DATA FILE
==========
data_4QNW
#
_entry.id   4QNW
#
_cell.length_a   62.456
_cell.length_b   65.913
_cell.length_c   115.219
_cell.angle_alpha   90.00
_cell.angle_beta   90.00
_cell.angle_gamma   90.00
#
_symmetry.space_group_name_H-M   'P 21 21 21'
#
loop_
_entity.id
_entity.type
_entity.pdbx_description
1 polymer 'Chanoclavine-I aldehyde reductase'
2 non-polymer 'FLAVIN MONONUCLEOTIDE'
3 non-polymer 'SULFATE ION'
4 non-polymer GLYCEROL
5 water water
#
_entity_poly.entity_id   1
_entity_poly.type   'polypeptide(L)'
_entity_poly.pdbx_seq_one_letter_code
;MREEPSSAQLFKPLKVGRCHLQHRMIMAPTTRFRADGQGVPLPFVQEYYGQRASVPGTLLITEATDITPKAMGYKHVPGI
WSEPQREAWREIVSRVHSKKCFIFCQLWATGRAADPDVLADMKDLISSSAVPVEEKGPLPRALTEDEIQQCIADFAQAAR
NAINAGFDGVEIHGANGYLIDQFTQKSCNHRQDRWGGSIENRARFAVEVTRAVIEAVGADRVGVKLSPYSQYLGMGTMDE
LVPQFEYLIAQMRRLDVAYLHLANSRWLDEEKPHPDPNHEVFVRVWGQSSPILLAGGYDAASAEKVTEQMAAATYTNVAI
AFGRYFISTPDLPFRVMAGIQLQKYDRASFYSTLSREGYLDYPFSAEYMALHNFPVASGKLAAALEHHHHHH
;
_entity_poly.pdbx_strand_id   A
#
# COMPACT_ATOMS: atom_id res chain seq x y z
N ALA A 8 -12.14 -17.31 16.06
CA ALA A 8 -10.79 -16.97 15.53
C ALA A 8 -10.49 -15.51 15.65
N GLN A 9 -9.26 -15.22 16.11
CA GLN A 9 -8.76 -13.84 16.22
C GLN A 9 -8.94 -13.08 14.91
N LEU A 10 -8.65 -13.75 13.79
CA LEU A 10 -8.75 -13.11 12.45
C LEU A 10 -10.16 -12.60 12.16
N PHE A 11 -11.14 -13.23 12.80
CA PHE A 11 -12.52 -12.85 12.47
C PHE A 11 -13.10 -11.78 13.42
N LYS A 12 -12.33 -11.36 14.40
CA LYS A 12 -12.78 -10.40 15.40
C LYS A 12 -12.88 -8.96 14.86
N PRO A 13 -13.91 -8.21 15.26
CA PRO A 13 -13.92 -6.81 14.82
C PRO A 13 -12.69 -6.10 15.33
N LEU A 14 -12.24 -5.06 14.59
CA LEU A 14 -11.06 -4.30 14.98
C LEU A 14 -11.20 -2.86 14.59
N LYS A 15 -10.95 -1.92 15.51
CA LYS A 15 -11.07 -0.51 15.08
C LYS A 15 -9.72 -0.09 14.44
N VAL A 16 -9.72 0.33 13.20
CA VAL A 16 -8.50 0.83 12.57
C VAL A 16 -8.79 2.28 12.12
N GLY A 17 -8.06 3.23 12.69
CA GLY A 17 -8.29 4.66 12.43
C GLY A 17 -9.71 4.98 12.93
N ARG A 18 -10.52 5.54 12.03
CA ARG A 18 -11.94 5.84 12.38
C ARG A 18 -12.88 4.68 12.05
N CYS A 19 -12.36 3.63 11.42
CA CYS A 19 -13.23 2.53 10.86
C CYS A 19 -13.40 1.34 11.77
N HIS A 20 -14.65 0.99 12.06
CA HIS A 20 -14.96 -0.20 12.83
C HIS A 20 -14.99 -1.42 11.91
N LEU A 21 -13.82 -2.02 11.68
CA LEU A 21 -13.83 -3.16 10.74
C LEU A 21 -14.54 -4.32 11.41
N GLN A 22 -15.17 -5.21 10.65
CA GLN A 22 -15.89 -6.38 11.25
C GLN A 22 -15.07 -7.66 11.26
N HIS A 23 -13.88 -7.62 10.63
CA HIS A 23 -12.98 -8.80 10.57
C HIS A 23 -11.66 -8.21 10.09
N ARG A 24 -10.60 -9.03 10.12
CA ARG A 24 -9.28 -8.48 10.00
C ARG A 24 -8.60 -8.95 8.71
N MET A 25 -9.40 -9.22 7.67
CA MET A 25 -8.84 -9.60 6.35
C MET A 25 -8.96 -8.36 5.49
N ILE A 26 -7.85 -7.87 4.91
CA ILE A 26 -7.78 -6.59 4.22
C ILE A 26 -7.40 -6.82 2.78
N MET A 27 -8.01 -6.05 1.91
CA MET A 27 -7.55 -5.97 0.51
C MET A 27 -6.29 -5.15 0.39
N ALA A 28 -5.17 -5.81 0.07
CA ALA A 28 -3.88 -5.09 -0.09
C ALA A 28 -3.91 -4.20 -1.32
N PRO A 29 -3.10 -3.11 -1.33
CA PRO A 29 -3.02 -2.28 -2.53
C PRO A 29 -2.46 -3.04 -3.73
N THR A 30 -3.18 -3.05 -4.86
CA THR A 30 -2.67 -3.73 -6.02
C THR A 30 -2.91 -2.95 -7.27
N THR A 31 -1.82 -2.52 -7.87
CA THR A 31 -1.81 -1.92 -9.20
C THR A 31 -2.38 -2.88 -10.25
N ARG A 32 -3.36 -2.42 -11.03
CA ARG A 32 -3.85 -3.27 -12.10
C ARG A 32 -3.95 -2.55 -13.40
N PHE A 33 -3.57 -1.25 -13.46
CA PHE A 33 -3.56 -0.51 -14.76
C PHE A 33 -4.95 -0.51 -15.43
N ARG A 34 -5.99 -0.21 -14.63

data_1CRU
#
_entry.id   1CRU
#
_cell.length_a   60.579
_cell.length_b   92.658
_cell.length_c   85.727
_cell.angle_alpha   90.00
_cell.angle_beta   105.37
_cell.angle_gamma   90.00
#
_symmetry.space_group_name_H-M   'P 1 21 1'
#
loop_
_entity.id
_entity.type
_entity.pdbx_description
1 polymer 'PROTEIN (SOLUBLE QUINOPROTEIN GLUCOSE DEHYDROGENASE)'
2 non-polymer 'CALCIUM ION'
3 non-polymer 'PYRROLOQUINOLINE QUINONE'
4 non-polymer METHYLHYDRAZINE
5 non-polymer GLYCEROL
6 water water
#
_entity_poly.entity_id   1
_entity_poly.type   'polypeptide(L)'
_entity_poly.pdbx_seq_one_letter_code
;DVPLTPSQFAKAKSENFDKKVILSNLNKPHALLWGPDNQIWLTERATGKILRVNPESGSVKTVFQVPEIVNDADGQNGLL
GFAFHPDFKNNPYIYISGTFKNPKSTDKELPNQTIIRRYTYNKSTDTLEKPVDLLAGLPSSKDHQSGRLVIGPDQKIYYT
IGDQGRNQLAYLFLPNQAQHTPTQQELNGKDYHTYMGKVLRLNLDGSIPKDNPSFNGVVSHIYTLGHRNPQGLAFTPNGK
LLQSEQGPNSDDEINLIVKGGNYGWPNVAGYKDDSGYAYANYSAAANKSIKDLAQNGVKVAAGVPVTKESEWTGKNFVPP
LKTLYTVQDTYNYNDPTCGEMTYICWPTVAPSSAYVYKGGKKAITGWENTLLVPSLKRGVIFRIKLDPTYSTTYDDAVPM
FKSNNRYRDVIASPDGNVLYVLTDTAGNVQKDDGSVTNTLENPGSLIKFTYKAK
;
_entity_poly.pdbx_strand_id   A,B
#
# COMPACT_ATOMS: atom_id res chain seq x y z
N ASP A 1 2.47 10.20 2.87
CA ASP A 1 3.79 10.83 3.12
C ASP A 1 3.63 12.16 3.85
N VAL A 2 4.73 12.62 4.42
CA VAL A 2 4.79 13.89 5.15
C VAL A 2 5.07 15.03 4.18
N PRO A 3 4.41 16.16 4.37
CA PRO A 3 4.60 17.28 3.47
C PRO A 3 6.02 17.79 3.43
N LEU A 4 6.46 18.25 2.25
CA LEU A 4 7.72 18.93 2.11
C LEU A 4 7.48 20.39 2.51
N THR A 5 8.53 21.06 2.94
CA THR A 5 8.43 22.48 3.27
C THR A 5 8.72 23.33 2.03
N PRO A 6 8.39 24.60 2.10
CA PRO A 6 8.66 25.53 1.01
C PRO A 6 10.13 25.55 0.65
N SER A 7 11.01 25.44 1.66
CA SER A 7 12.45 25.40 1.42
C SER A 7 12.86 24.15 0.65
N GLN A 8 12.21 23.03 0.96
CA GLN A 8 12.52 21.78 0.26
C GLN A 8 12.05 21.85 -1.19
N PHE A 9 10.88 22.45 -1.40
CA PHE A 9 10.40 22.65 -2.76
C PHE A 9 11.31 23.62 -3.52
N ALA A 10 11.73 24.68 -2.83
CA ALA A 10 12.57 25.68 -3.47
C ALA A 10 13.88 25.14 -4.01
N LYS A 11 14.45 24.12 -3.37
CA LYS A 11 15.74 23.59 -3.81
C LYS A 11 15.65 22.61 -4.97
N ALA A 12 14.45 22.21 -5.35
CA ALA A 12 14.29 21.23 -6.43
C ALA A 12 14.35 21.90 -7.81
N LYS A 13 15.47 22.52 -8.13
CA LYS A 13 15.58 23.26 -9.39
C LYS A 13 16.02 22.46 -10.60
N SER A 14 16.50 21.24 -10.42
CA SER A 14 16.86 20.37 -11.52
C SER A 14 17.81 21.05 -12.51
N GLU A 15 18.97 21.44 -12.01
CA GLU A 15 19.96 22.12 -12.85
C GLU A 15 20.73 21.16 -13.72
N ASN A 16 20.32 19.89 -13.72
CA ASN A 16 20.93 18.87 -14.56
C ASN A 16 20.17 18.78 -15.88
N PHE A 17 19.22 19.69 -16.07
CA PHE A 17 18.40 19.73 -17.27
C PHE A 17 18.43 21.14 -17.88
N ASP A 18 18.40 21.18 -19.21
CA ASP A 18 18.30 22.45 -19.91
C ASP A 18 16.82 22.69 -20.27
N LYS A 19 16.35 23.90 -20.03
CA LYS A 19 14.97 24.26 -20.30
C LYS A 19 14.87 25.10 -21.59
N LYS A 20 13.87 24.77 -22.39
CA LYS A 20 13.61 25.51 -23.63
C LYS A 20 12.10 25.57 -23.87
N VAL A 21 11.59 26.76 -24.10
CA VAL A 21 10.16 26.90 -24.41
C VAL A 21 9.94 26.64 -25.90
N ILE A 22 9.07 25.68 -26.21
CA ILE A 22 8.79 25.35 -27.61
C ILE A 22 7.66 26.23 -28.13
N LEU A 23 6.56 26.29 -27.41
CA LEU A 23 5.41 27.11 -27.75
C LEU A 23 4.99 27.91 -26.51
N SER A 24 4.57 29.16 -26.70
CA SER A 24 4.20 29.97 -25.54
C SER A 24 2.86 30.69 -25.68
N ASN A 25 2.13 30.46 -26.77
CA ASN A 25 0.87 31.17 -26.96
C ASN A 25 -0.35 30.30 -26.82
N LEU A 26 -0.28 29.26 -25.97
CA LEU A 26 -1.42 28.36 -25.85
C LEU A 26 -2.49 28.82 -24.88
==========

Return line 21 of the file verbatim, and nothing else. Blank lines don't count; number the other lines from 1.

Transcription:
4 non-polymer GLYCEROL